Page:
Please use this identifier to cite or link to this item: https://scholarbank.nus.edu.sg/handle/10635/219745
Title: SUSTAINABILITY OF NON-ANCHOR TENANTS IN SUBURBAN MALLS
Authors: TEE LI JIN
Keywords: Real Estate
Issue Date: 4-Jan-2010
Citation: TEE LI JIN (2010-01-04T03:54:01Z). SUSTAINABILITY OF NON-ANCHOR TENANTS IN SUBURBAN MALLS. ScholarBank@NUS Repository.
Abstract: An emerging trend in the main shopping belt shows that smaller retailers who occupy the space vacated by the anchor tenants can survive without anchor tenants based on the variety and the unique, innovative products that they offer. So far, no local studies have been carried out to evaluate whether non-anchor tenants in the suburban malls can sustain by themselves without the presence of anchor tenants. Questionnaire survey was carried out to solicit the views from 300 shoppers. T-tests were performed to analyze and draw inferences from the data. From the survey findings, there is dependency between the anchor and non-anchor stores. When malls have only have nonanchor stores, most of the respondents indicate that they are still likely to visit Lot One Shoppers’ Mall and Bukit Panjang Plaza but not Ten Mile Junction. Wide variety of products and services is indicated as the reason for visiting Lot One Shoppers’ Mall and Bukit Panjang Plaza. Lack of variety, as indicated by the respondents, is the reason for their less likeliness to visit Ten Mile Junction. This thesis states that non-anchor tenants can survive in the malls even without the presence of anchor tenant, if their congregation offers a greater variety of products and services. This study provides a useful guide for mall management on the viability of having only non-anchor stores in the mall.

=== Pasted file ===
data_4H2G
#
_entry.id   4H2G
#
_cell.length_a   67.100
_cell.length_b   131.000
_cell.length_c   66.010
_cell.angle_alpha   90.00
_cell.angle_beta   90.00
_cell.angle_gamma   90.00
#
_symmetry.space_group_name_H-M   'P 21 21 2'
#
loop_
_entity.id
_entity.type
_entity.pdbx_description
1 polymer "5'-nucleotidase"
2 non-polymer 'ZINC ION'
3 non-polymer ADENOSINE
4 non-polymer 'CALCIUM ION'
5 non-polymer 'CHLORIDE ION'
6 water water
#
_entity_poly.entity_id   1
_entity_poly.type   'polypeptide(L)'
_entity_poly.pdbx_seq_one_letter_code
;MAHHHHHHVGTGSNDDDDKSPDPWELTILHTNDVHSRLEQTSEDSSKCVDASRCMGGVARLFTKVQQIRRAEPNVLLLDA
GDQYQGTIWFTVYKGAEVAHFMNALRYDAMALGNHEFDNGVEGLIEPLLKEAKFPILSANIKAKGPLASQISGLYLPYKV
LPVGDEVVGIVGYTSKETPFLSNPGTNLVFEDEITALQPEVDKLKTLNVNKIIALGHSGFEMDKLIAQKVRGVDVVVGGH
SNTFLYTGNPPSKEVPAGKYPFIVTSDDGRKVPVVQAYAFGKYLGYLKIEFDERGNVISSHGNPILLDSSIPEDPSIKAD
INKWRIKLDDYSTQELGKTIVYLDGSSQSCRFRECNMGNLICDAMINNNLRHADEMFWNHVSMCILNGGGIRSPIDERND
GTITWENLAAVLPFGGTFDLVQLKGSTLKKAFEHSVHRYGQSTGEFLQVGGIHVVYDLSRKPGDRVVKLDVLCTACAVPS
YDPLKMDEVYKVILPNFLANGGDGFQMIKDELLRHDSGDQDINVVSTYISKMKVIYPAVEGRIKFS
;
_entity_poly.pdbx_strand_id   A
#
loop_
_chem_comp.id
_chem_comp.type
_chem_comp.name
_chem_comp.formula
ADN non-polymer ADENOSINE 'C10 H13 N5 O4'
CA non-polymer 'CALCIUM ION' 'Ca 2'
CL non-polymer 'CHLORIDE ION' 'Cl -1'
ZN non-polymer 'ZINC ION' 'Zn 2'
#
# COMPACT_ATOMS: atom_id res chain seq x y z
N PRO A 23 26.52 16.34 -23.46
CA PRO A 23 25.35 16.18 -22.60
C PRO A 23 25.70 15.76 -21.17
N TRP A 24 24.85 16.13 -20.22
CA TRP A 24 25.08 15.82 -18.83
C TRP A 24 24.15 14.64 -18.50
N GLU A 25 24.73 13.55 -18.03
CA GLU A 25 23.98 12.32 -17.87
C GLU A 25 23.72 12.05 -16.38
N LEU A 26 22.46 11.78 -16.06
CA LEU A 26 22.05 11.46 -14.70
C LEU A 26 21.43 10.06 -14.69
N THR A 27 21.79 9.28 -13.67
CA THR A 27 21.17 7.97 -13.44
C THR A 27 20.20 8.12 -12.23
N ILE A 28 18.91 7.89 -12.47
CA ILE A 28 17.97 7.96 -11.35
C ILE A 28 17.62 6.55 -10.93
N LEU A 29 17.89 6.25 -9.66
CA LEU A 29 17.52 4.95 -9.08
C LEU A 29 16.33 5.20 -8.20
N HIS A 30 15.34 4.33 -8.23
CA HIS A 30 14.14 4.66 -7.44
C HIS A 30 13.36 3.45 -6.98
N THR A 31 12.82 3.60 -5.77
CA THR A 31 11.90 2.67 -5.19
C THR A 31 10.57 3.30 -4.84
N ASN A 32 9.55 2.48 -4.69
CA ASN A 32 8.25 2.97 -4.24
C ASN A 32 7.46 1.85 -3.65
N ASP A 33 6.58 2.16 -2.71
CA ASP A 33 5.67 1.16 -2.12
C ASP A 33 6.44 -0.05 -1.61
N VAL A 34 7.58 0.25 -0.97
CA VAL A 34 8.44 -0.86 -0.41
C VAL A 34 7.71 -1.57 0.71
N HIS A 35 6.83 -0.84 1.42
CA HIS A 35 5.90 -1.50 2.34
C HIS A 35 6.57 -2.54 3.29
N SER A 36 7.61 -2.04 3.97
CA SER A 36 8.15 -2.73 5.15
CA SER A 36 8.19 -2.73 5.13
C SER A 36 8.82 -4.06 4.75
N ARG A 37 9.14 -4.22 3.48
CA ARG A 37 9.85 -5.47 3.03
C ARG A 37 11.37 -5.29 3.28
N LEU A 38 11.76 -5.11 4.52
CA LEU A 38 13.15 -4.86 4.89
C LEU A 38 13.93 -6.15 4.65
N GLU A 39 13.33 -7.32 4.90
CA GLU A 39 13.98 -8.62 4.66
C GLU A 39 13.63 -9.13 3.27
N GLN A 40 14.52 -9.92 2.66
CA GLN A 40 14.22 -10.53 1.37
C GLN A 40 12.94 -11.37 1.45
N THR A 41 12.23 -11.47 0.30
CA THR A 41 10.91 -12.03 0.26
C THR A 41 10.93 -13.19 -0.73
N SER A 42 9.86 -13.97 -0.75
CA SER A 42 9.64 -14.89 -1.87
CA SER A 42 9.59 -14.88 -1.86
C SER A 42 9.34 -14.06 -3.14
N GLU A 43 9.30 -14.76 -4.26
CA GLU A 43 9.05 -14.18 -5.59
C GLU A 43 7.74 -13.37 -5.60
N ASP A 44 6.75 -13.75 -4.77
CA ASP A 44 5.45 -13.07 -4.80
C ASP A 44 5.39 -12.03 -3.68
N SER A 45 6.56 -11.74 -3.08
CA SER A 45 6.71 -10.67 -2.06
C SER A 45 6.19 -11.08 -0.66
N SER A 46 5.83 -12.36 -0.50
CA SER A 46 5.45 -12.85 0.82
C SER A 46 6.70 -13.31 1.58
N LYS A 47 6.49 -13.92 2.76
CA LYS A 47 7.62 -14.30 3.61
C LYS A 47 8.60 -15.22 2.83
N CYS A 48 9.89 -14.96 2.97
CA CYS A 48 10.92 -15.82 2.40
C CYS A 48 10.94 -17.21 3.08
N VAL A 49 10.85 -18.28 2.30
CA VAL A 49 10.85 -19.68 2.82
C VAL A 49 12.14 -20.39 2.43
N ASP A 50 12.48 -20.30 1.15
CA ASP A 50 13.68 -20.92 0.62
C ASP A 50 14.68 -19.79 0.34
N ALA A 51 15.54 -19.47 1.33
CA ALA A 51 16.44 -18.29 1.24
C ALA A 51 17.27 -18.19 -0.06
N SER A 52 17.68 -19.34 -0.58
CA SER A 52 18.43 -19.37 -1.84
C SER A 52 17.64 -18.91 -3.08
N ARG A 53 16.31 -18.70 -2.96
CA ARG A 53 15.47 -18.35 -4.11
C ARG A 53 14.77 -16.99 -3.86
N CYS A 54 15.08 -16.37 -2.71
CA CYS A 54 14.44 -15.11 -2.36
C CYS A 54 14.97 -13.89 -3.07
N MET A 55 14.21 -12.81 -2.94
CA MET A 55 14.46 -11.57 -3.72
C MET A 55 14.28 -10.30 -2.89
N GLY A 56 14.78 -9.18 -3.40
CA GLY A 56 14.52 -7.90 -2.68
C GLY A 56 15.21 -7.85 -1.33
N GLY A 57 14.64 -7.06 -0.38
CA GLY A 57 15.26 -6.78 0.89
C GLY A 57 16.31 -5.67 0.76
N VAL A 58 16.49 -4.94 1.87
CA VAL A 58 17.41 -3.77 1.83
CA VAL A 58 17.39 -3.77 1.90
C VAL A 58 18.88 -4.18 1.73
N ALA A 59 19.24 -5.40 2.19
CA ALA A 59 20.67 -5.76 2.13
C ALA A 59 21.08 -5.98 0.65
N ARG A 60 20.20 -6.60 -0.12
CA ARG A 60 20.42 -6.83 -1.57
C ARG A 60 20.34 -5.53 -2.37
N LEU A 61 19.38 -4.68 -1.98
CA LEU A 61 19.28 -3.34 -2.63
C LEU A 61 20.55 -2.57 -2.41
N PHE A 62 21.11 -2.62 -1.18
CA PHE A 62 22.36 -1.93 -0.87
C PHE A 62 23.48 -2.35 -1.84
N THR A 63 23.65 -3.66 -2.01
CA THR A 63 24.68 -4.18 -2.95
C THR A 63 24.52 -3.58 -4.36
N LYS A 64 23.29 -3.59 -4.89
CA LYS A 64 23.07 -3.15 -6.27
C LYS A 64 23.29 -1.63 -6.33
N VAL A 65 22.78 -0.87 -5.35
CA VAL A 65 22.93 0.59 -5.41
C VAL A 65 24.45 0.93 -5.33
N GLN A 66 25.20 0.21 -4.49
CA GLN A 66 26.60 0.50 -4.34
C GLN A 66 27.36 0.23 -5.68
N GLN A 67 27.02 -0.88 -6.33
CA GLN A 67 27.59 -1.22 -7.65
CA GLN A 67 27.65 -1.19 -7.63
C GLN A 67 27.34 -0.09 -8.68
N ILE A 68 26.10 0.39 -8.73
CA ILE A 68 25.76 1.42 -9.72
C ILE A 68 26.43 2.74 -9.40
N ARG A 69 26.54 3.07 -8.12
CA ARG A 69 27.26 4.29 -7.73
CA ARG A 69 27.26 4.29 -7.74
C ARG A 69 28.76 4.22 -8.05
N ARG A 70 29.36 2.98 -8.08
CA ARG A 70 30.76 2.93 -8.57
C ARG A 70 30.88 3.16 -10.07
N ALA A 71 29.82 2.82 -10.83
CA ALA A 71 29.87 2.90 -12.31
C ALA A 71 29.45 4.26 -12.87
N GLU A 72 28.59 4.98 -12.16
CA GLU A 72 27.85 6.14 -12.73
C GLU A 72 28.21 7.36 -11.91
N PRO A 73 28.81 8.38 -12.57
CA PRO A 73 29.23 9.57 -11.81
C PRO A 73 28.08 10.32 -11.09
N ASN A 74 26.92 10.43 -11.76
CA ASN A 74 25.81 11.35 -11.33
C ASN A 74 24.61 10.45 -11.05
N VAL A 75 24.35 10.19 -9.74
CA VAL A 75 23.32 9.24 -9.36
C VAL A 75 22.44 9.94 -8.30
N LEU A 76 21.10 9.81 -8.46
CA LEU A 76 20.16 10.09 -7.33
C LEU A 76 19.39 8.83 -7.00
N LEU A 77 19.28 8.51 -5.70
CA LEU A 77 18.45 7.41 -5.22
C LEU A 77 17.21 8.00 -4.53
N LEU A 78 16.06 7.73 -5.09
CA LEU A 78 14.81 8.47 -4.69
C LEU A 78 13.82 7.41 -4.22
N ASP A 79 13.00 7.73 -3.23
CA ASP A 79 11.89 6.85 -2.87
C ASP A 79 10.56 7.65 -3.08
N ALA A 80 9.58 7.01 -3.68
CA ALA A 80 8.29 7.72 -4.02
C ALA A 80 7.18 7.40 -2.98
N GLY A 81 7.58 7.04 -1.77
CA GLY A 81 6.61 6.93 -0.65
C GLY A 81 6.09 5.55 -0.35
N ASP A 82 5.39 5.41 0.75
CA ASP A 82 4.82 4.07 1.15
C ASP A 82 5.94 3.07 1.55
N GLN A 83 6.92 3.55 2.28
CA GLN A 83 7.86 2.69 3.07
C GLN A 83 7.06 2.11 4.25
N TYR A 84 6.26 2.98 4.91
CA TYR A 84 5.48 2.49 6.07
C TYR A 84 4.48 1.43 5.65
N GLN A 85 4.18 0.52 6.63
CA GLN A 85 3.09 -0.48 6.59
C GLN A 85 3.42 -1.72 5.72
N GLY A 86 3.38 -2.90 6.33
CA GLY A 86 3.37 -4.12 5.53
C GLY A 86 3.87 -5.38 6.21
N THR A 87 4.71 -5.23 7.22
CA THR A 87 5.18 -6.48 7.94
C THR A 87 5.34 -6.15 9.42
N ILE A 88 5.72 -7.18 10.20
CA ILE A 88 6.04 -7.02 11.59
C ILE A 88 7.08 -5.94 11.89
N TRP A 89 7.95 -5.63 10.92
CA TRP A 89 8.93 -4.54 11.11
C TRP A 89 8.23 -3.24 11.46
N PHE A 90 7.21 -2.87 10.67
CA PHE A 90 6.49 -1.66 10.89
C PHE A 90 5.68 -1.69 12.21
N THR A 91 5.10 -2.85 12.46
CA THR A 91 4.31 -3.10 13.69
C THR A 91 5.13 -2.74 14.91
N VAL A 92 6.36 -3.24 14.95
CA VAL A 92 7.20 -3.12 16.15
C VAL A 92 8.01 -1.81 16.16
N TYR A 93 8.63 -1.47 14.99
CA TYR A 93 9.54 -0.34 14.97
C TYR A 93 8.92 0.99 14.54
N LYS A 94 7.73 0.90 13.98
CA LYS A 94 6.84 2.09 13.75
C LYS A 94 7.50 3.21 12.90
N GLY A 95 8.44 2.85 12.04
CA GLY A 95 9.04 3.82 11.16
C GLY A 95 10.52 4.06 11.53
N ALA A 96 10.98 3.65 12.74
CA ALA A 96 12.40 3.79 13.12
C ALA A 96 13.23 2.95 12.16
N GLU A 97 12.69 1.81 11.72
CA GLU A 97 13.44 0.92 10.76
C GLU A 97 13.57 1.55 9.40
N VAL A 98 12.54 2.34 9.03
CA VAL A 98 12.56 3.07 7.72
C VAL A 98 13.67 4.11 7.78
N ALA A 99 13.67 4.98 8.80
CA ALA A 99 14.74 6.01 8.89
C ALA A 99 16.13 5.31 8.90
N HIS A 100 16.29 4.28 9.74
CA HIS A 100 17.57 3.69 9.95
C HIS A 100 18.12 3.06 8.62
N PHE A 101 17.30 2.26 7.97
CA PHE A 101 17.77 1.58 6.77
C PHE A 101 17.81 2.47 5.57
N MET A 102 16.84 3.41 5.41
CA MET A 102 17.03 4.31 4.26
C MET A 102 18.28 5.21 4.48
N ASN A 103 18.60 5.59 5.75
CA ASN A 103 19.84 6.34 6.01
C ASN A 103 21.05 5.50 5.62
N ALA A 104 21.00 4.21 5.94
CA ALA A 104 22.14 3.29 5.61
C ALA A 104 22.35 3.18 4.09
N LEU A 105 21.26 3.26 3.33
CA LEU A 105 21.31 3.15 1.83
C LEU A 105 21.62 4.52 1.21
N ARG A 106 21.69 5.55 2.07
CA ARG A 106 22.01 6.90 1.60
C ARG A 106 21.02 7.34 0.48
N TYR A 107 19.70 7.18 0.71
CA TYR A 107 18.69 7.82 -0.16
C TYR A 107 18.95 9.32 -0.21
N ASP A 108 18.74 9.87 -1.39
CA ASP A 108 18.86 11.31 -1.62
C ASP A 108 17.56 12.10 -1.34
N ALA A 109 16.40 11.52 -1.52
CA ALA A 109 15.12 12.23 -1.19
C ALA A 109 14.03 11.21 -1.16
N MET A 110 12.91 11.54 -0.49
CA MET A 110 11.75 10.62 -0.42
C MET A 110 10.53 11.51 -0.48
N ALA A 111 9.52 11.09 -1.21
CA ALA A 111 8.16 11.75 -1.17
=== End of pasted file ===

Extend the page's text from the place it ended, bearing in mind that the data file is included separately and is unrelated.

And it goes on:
URI: https://scholarbank.nus.edu.sg/handle/10635/219745
Appears in Collections:Bachelor's Theses

Show full item record
Files in This Item:
File Description SizeFormatAccess SettingsVersion 
Tee Li Jin 2008-2009.pdf538.69 kBAdobe PDF

RESTRICTED

NoneLog In

Page view(s)

10
checked on Sep 22, 2022

Download(s)

3
checked on Sep 22, 2022

Google ScholarTM

Check


Items in DSpace are protected by copyright, with all rights reserved, unless otherwise indicated.